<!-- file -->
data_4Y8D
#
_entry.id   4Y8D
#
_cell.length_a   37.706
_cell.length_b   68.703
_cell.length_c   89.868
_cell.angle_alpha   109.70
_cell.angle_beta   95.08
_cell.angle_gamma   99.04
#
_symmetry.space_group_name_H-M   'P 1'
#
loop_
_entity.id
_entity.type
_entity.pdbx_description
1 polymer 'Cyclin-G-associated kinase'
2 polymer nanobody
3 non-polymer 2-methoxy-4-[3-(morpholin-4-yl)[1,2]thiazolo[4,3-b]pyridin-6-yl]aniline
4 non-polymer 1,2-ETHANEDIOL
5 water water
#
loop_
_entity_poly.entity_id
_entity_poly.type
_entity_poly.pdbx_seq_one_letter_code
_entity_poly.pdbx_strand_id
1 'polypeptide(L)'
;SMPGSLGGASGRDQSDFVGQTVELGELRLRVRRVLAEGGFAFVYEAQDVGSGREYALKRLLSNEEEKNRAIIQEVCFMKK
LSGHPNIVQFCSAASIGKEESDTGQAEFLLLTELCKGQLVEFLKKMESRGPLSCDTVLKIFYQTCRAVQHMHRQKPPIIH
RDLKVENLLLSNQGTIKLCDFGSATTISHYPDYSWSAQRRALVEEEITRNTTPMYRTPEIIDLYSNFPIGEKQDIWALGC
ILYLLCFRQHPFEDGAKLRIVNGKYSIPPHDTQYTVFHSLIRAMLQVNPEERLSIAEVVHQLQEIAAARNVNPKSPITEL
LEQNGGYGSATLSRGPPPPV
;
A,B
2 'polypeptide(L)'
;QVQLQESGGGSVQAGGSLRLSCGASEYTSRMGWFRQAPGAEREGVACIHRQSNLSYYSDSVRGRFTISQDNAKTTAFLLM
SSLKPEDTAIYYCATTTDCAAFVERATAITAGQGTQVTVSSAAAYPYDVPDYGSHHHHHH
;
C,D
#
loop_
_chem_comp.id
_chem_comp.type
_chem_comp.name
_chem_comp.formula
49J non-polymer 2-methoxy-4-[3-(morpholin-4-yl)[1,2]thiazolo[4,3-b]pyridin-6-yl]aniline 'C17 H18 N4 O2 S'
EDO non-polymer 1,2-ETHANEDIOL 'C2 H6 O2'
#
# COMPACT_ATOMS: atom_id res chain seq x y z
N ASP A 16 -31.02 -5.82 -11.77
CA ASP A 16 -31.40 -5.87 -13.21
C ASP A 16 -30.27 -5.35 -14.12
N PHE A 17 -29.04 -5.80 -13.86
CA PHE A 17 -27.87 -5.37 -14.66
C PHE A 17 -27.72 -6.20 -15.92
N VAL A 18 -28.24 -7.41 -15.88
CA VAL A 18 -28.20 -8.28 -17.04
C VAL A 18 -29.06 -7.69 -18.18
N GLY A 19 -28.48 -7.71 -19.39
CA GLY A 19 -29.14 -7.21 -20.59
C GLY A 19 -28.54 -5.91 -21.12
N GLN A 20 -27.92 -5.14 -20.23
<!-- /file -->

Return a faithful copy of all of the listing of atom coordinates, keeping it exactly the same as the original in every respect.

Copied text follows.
data_4Y8D
#
_entry.id   4Y8D
#
_cell.length_a   37.706
_cell.length_b   68.703
_cell.length_c   89.868
_cell.angle_alpha   109.70
_cell.angle_beta   95.08
_cell.angle_gamma   99.04
#
_symmetry.space_group_name_H-M   'P 1'
#
loop_
_entity.id
_entity.type
_entity.pdbx_description
1 polymer 'Cyclin-G-associated kinase'
2 polymer nanobody
3 non-polymer 2-methoxy-4-[3-(morpholin-4-yl)[1,2]thiazolo[4,3-b]pyridin-6-yl]aniline
4 non-polymer 1,2-ETHANEDIOL
5 water water
#
loop_
_entity_poly.entity_id
_entity_poly.type
_entity_poly.pdbx_seq_one_letter_code
_entity_poly.pdbx_strand_id
1 'polypeptide(L)'
;SMPGSLGGASGRDQSDFVGQTVELGELRLRVRRVLAEGGFAFVYEAQDVGSGREYALKRLLSNEEEKNRAIIQEVCFMKK
LSGHPNIVQFCSAASIGKEESDTGQAEFLLLTELCKGQLVEFLKKMESRGPLSCDTVLKIFYQTCRAVQHMHRQKPPIIH
RDLKVENLLLSNQGTIKLCDFGSATTISHYPDYSWSAQRRALVEEEITRNTTPMYRTPEIIDLYSNFPIGEKQDIWALGC
ILYLLCFRQHPFEDGAKLRIVNGKYSIPPHDTQYTVFHSLIRAMLQVNPEERLSIAEVVHQLQEIAAARNVNPKSPITEL
LEQNGGYGSATLSRGPPPPV
;
A,B
2 'polypeptide(L)'
;QVQLQESGGGSVQAGGSLRLSCGASEYTSRMGWFRQAPGAEREGVACIHRQSNLSYYSDSVRGRFTISQDNAKTTAFLLM
SSLKPEDTAIYYCATTTDCAAFVERATAITAGQGTQVTVSSAAAYPYDVPDYGSHHHHHH
;
C,D
#
loop_
_chem_comp.id
_chem_comp.type
_chem_comp.name
_chem_comp.formula
49J non-polymer 2-methoxy-4-[3-(morpholin-4-yl)[1,2]thiazolo[4,3-b]pyridin-6-yl]aniline 'C17 H18 N4 O2 S'
EDO non-polymer 1,2-ETHANEDIOL 'C2 H6 O2'
#
# COMPACT_ATOMS: atom_id res chain seq x y z
N ASP A 16 -31.02 -5.82 -11.77
CA ASP A 16 -31.40 -5.87 -13.21
C ASP A 16 -30.27 -5.35 -14.12
N PHE A 17 -29.04 -5.80 -13.86
CA PHE A 17 -27.87 -5.37 -14.66
C PHE A 17 -27.72 -6.20 -15.92
N VAL A 18 -28.24 -7.41 -15.88
CA VAL A 18 -28.20 -8.28 -17.04
C VAL A 18 -29.06 -7.69 -18.18
N GLY A 19 -28.48 -7.71 -19.39
CA GLY A 19 -29.14 -7.21 -20.59
C GLY A 19 -28.54 -5.91 -21.12
N GLN A 20 -27.92 -5.14 -20.23